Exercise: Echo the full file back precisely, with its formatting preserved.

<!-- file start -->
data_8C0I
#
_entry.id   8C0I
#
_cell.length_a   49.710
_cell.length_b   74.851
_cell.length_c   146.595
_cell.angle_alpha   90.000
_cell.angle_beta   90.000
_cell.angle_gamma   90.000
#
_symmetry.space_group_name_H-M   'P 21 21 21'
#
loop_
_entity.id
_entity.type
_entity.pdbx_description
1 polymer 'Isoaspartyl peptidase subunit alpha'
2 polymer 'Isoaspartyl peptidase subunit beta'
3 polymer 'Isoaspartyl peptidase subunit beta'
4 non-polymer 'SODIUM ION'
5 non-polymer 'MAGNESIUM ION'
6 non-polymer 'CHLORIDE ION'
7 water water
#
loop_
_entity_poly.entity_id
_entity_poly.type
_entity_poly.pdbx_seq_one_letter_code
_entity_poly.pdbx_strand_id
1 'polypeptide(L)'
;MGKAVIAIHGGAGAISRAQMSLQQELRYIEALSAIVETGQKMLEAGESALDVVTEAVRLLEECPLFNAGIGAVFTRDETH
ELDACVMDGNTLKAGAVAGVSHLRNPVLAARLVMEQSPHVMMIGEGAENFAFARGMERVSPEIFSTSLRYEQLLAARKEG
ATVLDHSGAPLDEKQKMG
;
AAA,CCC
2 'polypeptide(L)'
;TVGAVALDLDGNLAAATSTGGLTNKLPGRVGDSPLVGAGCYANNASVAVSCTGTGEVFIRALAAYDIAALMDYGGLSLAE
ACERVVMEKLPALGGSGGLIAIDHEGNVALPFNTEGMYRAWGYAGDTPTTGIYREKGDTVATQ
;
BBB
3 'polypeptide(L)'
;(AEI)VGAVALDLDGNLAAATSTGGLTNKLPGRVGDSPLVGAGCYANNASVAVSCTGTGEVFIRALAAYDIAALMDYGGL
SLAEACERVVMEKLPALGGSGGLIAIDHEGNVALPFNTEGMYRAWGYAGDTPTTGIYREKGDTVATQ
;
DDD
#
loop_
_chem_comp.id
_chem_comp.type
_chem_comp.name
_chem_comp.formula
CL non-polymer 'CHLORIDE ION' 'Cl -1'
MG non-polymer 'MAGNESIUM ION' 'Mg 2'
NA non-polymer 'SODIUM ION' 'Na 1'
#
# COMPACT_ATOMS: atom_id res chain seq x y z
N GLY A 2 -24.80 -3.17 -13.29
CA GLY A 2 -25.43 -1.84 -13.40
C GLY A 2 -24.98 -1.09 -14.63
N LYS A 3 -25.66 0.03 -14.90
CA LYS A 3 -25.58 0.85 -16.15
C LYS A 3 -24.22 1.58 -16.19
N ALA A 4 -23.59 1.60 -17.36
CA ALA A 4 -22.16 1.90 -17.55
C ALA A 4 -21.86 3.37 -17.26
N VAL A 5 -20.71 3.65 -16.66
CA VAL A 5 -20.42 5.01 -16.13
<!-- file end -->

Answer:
data_8C0I
#
_entry.id   8C0I
#
_cell.length_a   49.710
_cell.length_b   74.851
_cell.length_c   146.595
_cell.angle_alpha   90.000
_cell.angle_beta   90.000
_cell.angle_gamma   90.000
#
_symmetry.space_group_name_H-M   'P 21 21 21'
#
loop_
_entity.id
_entity.type
_entity.pdbx_description
1 polymer 'Isoaspartyl peptidase subunit alpha'
2 polymer 'Isoaspartyl peptidase subunit beta'
3 polymer 'Isoaspartyl peptidase subunit beta'
4 non-polymer 'SODIUM ION'
5 non-polymer 'MAGNESIUM ION'
6 non-polymer 'CHLORIDE ION'
7 water water
#
loop_
_entity_poly.entity_id
_entity_poly.type
_entity_poly.pdbx_seq_one_letter_code
_entity_poly.pdbx_strand_id
1 'polypeptide(L)'
;MGKAVIAIHGGAGAISRAQMSLQQELRYIEALSAIVETGQKMLEAGESALDVVTEAVRLLEECPLFNAGIGAVFTRDETH
ELDACVMDGNTLKAGAVAGVSHLRNPVLAARLVMEQSPHVMMIGEGAENFAFARGMERVSPEIFSTSLRYEQLLAARKEG
ATVLDHSGAPLDEKQKMG
;
AAA,CCC
2 'polypeptide(L)'
;TVGAVALDLDGNLAAATSTGGLTNKLPGRVGDSPLVGAGCYANNASVAVSCTGTGEVFIRALAAYDIAALMDYGGLSLAE
ACERVVMEKLPALGGSGGLIAIDHEGNVALPFNTEGMYRAWGYAGDTPTTGIYREKGDTVATQ
;
BBB
3 'polypeptide(L)'
;(AEI)VGAVALDLDGNLAAATSTGGLTNKLPGRVGDSPLVGAGCYANNASVAVSCTGTGEVFIRALAAYDIAALMDYGGL
SLAEACERVVMEKLPALGGSGGLIAIDHEGNVALPFNTEGMYRAWGYAGDTPTTGIYREKGDTVATQ
;
DDD
#
loop_
_chem_comp.id
_chem_comp.type
_chem_comp.name
_chem_comp.formula
CL non-polymer 'CHLORIDE ION' 'Cl -1'
MG non-polymer 'MAGNESIUM ION' 'Mg 2'
NA non-polymer 'SODIUM ION' 'Na 1'
#
# COMPACT_ATOMS: atom_id res chain seq x y z
N GLY A 2 -24.80 -3.17 -13.29
CA GLY A 2 -25.43 -1.84 -13.40
C GLY A 2 -24.98 -1.09 -14.63
N LYS A 3 -25.66 0.03 -14.90
CA LYS A 3 -25.58 0.85 -16.15
C LYS A 3 -24.22 1.58 -16.19
N ALA A 4 -23.59 1.60 -17.36
CA ALA A 4 -22.16 1.90 -17.55
C ALA A 4 -21.86 3.37 -17.26
N VAL A 5 -20.71 3.65 -16.66
CA VAL A 5 -20.42 5.01 -16.13